The list below details some upside and downside risks relevant to the steel industry.  The bolded ones are occurring or highly likely.

Upside Risks:

  • Inventory at end users and service centers below normal operational levels
  • Higher share of discretionary income allocated to goods from steel intensive industries
  • Changes in China’s policies regarding ferrous markets, including production cuts and exports
  • Unplanned & extended planned outages, including operational issues leaving mills behind
  • Energy & construction industry rebound
  • Easing labor and supply chain constraints allowing increased manufacturing activity
  • Mills extending outages/taking down capacity to keep prices elevated
  • Global supply chains and logistics restraints causing regional shortages
  • Fiscal policy measures including a new stimulus package
  • Contentious union labor negotiations leading to supply disruption
  • Fluctuating auto production, pushing steel demand out into the future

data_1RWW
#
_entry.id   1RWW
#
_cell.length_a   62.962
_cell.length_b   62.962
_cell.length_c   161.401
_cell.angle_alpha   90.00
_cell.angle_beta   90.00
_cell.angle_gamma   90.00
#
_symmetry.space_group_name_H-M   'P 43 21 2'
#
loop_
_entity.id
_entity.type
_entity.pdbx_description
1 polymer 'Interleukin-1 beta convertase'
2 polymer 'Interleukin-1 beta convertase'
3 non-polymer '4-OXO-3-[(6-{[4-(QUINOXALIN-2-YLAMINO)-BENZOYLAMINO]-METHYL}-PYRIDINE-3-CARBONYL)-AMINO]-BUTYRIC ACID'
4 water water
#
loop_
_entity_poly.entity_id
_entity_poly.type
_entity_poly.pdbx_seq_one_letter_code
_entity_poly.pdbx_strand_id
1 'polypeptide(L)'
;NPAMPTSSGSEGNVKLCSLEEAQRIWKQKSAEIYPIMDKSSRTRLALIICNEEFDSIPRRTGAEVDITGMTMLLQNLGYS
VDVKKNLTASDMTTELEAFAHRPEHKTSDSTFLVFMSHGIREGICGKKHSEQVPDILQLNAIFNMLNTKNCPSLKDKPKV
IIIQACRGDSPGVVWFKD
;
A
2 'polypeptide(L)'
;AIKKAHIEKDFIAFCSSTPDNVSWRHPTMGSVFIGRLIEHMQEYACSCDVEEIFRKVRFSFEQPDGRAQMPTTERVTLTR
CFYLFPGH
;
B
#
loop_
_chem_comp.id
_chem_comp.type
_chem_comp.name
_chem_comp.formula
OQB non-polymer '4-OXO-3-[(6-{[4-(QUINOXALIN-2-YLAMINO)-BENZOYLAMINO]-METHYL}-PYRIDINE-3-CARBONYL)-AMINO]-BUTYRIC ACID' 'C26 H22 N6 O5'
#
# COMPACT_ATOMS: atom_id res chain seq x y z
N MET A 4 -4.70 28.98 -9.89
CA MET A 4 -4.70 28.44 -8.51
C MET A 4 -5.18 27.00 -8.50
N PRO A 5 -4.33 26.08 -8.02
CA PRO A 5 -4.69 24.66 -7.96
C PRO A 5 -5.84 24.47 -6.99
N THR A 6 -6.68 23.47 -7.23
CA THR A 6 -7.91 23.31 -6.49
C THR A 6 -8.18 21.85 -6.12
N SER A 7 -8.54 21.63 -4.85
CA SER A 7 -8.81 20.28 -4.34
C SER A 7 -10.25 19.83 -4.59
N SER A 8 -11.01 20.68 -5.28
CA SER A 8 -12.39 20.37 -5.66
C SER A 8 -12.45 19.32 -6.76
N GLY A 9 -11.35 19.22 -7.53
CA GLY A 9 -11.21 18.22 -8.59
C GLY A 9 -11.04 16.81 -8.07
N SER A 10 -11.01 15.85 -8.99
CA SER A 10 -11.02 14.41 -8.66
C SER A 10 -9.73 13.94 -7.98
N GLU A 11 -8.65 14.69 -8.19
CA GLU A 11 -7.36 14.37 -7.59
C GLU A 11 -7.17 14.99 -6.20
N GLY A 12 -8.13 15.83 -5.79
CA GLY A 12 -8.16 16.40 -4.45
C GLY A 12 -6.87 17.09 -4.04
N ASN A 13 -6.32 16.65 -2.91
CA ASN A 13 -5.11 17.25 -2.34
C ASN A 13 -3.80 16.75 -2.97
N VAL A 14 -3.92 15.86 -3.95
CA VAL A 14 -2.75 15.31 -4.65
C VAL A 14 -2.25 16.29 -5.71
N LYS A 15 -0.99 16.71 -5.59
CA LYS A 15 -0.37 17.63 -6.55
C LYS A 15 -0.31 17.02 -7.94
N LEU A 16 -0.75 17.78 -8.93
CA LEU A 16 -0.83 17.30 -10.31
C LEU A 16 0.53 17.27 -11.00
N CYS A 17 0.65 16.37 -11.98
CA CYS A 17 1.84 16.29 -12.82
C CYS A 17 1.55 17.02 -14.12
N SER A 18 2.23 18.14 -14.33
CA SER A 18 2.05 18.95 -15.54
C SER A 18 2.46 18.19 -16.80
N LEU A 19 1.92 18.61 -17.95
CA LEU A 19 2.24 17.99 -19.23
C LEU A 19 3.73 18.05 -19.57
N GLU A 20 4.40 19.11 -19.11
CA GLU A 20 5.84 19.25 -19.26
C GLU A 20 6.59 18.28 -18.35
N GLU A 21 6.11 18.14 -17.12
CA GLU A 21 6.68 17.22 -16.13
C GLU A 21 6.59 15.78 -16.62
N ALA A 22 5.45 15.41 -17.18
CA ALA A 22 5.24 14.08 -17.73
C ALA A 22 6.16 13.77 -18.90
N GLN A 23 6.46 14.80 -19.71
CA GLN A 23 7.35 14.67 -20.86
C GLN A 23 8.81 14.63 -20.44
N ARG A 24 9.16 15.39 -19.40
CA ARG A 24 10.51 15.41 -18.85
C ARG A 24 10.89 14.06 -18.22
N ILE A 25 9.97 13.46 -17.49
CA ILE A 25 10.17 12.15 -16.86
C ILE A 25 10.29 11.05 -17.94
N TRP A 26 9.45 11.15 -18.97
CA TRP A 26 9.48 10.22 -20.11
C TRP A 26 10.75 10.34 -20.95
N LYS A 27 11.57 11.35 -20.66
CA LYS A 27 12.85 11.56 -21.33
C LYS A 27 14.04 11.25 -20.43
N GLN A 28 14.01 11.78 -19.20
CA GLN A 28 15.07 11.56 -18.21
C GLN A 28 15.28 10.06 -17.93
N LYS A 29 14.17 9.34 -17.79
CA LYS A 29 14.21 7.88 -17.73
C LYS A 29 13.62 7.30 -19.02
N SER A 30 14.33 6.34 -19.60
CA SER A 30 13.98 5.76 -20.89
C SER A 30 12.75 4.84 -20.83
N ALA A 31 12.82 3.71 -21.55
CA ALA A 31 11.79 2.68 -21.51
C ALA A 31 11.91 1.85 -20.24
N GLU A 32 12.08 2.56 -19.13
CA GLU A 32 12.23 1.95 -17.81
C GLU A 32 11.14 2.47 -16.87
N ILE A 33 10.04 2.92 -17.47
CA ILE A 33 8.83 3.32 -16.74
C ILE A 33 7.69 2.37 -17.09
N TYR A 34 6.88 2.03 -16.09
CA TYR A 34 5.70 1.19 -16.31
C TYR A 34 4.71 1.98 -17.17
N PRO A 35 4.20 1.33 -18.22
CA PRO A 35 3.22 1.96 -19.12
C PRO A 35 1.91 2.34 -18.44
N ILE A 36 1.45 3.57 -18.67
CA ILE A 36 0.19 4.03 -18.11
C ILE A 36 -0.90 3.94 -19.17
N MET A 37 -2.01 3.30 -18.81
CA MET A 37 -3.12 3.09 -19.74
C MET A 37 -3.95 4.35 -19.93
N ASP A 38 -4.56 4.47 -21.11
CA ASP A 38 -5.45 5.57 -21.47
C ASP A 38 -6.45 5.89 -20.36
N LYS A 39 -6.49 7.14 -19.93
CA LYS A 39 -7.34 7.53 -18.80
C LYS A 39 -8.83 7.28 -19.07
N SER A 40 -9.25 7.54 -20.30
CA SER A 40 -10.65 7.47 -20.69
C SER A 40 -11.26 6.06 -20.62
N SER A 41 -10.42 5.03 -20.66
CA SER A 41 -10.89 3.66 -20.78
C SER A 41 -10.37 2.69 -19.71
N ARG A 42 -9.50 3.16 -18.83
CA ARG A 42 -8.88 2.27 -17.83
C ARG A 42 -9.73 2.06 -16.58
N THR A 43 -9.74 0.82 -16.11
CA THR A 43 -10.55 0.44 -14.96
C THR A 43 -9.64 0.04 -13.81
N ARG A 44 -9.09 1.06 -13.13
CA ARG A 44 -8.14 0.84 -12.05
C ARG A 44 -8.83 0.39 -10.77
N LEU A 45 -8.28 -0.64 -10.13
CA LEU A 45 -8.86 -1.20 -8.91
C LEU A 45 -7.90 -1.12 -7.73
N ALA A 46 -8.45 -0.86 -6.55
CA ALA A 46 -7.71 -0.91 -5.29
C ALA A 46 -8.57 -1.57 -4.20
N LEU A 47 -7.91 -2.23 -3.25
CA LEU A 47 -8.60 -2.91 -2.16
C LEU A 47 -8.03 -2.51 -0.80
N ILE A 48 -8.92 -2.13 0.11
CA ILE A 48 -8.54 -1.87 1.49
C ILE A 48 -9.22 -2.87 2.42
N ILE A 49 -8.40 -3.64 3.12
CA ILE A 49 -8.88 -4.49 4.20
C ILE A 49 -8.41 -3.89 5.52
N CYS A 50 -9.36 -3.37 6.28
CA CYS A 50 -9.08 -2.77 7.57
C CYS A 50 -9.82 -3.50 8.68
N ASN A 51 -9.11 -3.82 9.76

• Threat of further protectionist trade policies muting imports

Downside Risks:

  • Increased domestic production capacity
  • Elevated price differentials and hedging opportunities leading to sustained higher imports
  • Steel consumers substitute to lower cost alternatives
  • Steel buyer’s and consumers “double ordering” to more than cover steel needs
  • Tightening credit markets, as elevated prices push total costs to credit caps
  • Supply chain disruptions allowing producers to catch up on orders
  • Limited desire to restock at elevated prices, causing a “Buyer’s Strike”
  • Economic slowdown caused by the emergence of Coronavirus Variants
  • Reduction and/or removal of domestic trade barriers
  • Political & geopolitical uncertainty
  • Chinese restrictions in property market
  • Unexpected sharp China RMB devaluation